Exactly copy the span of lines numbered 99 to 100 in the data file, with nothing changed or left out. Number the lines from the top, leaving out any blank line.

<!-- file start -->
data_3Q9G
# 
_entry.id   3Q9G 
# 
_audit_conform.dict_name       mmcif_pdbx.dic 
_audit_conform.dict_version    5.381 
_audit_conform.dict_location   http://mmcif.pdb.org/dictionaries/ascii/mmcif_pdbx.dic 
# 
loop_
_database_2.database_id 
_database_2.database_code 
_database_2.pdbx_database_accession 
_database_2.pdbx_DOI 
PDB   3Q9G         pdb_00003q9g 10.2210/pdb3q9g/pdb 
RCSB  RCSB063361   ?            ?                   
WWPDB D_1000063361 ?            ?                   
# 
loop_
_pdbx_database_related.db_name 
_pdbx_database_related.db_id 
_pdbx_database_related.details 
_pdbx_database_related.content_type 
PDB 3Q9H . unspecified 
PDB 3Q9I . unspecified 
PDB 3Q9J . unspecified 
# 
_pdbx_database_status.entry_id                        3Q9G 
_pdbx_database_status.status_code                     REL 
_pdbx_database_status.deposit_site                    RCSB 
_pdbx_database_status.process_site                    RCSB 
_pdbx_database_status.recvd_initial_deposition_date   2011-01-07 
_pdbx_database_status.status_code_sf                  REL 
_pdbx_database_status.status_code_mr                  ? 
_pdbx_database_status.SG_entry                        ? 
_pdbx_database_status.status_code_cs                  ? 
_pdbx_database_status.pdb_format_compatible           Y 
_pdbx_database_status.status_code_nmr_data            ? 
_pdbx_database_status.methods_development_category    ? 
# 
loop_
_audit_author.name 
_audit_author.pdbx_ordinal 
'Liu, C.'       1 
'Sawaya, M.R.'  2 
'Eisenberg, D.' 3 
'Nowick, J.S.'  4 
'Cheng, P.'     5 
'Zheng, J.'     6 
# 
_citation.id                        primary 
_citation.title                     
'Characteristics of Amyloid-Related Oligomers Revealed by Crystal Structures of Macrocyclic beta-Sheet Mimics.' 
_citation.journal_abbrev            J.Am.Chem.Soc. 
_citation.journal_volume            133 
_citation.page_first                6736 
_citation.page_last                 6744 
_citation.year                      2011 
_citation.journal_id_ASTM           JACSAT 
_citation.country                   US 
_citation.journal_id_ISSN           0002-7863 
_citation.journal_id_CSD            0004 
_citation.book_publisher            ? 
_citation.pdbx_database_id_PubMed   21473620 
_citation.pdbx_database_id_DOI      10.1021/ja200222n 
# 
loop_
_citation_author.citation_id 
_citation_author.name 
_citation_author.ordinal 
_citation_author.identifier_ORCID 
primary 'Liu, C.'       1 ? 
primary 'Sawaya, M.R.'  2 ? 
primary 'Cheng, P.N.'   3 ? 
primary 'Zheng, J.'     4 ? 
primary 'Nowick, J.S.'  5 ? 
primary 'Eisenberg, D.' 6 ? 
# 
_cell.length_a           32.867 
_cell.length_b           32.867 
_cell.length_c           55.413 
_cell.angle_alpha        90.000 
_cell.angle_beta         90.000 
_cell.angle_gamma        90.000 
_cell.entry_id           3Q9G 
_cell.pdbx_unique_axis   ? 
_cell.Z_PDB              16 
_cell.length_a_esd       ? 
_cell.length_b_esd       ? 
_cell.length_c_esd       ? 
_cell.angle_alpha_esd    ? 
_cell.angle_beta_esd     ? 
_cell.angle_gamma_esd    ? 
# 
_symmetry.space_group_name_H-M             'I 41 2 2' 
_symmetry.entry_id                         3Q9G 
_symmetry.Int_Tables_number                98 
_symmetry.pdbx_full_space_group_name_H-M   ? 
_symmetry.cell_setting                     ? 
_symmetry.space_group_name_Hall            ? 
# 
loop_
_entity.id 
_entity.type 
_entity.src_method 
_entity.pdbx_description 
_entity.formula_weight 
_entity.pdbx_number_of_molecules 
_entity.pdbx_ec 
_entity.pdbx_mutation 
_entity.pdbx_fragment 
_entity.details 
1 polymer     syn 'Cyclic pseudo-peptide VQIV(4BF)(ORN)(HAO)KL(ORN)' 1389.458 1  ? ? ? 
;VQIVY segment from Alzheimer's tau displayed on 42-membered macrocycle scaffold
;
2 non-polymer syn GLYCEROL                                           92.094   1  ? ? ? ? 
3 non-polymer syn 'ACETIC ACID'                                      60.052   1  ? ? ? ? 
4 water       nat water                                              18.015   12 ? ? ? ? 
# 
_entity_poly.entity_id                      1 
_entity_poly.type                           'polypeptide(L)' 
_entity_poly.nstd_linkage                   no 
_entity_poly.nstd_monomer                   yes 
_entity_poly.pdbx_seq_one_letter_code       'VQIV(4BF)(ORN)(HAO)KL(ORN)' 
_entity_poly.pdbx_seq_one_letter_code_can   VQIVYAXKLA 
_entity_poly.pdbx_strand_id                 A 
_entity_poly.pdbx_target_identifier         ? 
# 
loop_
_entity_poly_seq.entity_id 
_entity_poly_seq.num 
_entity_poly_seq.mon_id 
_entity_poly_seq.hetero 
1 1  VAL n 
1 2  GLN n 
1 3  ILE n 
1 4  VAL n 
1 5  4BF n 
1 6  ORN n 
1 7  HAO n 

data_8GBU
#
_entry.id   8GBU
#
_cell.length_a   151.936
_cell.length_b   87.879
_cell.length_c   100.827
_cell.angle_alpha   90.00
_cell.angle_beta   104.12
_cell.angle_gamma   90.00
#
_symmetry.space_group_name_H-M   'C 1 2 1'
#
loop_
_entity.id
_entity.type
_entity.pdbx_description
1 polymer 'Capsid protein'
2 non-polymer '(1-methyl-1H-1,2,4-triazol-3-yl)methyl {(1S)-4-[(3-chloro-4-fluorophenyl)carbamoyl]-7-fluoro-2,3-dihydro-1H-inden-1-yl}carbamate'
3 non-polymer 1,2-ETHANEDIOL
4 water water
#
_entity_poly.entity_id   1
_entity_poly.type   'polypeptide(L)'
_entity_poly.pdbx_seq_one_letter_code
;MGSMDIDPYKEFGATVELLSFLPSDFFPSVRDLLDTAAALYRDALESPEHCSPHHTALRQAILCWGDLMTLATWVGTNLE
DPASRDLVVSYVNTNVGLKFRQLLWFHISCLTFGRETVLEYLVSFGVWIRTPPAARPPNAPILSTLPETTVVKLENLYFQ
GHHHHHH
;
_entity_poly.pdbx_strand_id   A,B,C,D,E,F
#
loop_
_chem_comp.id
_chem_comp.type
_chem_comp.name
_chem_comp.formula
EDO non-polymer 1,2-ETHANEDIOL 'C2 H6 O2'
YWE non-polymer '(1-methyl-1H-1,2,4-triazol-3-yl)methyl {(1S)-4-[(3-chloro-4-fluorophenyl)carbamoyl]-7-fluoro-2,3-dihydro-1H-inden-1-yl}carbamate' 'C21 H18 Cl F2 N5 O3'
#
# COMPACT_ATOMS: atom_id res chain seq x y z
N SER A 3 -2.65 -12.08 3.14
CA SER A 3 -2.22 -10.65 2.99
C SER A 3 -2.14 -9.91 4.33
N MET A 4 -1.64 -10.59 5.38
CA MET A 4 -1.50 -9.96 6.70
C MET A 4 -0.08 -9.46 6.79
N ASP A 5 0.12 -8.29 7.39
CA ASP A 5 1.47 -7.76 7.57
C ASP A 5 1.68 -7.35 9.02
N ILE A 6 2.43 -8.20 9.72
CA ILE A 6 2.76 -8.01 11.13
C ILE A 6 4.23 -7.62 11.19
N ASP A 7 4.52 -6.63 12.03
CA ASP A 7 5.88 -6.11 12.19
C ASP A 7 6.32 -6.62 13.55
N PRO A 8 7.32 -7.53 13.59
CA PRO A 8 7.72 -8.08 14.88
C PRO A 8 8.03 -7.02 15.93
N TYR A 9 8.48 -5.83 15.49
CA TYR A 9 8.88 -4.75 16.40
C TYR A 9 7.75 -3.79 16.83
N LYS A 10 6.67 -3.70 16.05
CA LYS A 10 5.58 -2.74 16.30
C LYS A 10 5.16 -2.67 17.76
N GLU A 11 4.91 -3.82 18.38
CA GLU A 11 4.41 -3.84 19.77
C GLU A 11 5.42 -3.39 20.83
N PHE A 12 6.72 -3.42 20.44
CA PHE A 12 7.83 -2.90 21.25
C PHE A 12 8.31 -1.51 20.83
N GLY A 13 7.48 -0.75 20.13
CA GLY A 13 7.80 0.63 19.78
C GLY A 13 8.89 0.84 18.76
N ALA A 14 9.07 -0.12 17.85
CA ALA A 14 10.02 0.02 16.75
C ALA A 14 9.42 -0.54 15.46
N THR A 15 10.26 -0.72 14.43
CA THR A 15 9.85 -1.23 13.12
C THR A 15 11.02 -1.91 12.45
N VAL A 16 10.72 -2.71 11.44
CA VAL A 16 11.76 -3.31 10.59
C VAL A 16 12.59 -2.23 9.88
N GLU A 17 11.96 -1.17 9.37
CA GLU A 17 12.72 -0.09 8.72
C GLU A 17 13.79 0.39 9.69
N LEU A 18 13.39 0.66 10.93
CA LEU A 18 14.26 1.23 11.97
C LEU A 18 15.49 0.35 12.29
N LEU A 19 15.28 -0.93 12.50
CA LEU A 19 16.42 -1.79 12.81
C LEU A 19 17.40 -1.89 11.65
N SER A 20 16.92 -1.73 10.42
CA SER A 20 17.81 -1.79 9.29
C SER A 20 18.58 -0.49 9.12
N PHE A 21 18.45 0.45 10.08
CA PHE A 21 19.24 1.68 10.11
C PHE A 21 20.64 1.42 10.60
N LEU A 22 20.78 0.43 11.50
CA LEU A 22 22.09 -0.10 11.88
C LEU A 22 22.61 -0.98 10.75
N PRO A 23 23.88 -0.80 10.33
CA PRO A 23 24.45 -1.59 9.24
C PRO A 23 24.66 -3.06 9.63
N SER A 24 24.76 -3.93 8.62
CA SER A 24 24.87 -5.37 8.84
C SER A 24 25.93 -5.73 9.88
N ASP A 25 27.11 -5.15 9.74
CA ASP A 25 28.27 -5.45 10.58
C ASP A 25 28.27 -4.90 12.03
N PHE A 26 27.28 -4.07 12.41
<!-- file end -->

_symmetry.space_group_name_Hall            ? 
# 